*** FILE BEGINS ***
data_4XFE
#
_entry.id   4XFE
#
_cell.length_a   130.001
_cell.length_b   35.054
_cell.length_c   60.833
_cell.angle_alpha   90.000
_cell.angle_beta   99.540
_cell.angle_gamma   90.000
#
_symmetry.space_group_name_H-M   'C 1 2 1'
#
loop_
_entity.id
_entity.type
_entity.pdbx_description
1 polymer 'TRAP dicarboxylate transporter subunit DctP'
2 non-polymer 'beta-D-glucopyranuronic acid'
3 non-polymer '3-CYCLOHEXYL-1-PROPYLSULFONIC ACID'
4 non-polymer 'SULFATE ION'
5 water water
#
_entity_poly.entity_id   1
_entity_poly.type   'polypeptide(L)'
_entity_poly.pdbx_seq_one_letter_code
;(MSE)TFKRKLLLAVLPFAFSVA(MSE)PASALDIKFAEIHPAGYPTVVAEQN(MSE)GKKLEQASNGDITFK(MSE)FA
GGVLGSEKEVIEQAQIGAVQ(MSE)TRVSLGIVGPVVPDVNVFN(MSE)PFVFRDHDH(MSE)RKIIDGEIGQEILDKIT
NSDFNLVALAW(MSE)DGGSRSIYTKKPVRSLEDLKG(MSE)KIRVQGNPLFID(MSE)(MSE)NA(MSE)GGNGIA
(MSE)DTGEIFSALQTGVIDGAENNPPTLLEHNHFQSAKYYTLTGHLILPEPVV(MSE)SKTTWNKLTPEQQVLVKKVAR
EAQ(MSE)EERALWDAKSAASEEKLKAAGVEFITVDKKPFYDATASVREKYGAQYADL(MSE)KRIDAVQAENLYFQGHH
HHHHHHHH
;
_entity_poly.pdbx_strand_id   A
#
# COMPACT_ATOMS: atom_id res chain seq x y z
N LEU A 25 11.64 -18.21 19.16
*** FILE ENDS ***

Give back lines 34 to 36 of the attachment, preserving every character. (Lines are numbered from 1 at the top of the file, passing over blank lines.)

_entity_poly.pdbx_strand_id   A
#
# COMPACT_ATOMS: atom_id res chain seq x y z